3 Reasons Buying Used Tires Can Be A Really Bad Idea

The tires you have on your car are worn down, and replacement is now an all-out must, but there is one big problem: your funds are low, and you are afraid you cannot afford a new set. You spot a used set of tires for sale in the size that will fit your vehicle, so it's easy to assume this is a good deal to jump on. Unfortunately, buying used tires for your car is not always the best idea. In fact, it can be a really bad idea. Here's a look at a few reasons why buying used cars can be a wrong move as an automobile owner. 

1. You inherit someone else's tire problems

It is extremely difficult to tell by looking if a tire has certain types of problems, especially if a tire has been taken off the rim. For example, if a tire has a belt broke inside or has a pinhole-sized leak, you probably will not notice when the tires are not even aired up. Buying used tires means you will inherit these unseen problems, which can leave you still needing a new set of tires and with a loss because you already spent the money to buy that used set. 

2. You will have tires that are unevenly worn

Tires are kind of like the soles of a pair of shoes. The soles of shoes are all made the same, but they will wear in different patterns according to things like the weight of the person wearing the shoes, the way in which they walk, and even the shape of their feet. This explains why your old shoes are more comfortable than your new ones. Tires wear differently according to the vehicle and how the vehicle is driven. So when you pick up a used set of tires, they will be pre-worn to accommodate the previous car. Uneven wear can cause issues with things like your sensitive all-wheel-drive system.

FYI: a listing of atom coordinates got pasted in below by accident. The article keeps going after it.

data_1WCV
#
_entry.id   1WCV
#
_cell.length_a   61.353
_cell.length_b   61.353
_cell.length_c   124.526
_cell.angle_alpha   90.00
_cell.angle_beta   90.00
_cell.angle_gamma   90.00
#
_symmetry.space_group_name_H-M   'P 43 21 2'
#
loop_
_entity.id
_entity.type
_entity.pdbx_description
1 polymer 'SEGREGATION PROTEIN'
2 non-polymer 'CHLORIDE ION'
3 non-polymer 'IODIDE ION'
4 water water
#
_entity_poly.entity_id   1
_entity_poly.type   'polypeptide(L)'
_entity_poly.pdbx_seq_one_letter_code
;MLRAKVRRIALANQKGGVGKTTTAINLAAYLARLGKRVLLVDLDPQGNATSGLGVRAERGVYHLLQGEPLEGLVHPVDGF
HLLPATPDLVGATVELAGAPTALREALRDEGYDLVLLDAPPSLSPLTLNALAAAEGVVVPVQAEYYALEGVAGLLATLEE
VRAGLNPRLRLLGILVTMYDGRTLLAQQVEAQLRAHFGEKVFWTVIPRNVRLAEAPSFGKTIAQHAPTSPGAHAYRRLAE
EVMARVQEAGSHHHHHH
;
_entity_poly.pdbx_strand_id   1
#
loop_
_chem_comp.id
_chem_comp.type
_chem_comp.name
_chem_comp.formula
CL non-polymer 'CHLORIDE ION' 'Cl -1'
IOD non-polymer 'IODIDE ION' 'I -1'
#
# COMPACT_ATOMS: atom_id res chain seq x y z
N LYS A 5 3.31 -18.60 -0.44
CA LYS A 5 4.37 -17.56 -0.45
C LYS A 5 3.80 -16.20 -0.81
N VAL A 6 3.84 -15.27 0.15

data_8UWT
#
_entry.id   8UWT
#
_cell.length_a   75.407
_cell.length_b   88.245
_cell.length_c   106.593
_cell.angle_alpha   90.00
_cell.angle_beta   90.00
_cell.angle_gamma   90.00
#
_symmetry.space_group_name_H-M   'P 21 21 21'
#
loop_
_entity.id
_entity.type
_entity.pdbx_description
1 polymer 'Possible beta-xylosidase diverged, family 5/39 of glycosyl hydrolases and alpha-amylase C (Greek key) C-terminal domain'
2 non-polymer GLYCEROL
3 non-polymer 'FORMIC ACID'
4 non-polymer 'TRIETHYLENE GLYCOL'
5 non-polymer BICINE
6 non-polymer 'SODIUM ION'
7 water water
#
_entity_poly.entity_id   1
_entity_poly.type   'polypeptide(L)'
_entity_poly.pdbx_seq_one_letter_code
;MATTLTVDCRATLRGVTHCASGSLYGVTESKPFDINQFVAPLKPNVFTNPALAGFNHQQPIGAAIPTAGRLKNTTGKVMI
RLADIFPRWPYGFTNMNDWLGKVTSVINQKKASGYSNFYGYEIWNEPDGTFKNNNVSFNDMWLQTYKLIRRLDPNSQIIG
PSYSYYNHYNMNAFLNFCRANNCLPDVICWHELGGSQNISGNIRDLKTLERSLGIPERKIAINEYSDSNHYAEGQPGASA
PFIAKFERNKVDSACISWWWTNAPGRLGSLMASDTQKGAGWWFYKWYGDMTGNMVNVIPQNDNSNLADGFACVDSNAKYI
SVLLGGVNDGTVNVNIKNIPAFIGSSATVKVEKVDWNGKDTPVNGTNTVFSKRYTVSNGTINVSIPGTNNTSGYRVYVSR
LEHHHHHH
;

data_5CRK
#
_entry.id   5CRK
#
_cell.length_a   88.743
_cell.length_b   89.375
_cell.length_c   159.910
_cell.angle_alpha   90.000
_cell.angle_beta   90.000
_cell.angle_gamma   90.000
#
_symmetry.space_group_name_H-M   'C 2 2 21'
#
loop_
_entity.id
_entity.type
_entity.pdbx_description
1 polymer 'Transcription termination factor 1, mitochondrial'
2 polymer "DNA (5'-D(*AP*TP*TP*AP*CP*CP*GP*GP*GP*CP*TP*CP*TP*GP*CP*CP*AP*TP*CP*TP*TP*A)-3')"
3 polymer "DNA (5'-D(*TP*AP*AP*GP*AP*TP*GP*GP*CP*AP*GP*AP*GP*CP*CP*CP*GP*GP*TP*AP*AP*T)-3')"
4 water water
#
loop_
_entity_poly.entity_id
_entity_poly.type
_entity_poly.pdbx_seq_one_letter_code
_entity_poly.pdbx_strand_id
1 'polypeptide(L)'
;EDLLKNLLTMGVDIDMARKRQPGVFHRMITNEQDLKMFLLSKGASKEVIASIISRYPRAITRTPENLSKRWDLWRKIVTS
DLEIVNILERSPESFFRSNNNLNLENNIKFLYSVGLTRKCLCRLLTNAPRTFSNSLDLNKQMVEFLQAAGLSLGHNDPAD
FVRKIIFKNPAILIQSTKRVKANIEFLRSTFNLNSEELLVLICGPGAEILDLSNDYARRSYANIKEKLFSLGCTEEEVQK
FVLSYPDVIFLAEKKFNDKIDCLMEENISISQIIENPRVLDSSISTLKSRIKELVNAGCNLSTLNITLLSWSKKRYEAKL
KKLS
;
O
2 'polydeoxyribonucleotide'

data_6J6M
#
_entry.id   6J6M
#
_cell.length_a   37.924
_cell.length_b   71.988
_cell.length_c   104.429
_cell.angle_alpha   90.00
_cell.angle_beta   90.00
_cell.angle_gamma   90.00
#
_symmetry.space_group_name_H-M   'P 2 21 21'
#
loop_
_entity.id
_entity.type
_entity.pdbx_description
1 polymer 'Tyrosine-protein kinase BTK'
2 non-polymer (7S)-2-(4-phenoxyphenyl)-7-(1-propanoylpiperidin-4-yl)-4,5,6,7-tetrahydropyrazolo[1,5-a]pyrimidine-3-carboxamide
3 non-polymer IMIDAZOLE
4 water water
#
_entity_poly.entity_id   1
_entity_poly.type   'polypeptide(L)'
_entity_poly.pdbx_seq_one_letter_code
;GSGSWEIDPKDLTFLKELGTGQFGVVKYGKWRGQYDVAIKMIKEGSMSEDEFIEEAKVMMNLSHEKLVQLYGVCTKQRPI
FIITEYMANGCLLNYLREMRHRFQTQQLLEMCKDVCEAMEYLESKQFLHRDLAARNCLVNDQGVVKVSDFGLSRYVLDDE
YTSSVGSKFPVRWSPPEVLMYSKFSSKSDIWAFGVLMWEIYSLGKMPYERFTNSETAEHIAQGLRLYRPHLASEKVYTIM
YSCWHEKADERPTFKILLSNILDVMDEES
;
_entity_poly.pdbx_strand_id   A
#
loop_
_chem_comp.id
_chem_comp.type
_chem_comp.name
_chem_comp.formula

3. You get tires with no warranty

When you buy a set of brand new tires, you will almost always get a warranty to cover those tires for the duration of so many miles. This warranty is held in the purchaser's name when they pay for the new tires. Therefore, if you buy a used set of tires, even if they look to be about like new with plenty of treads, you will not inherit the warranty to protect them if something goes wrong. 

For more information, contact your local new tire dealers today!

About Me

Tire Technicalities: What Do Those Terms Mean?

When I bought my last pickup truck, I discovered quickly that it needed tires. When I went to replace them, the tire shop gave me options I'd never heard of before. I had no idea what the difference was between a 10-ply and a standard tire, so I asked the question. Afterward, I decided to research it on my own and I learned a lot about tire construction and how it contributes to handling and durability. I created this site to help others understand what tire specifications mean. My hope is that it will make it easier for you to choose your next set of tires.

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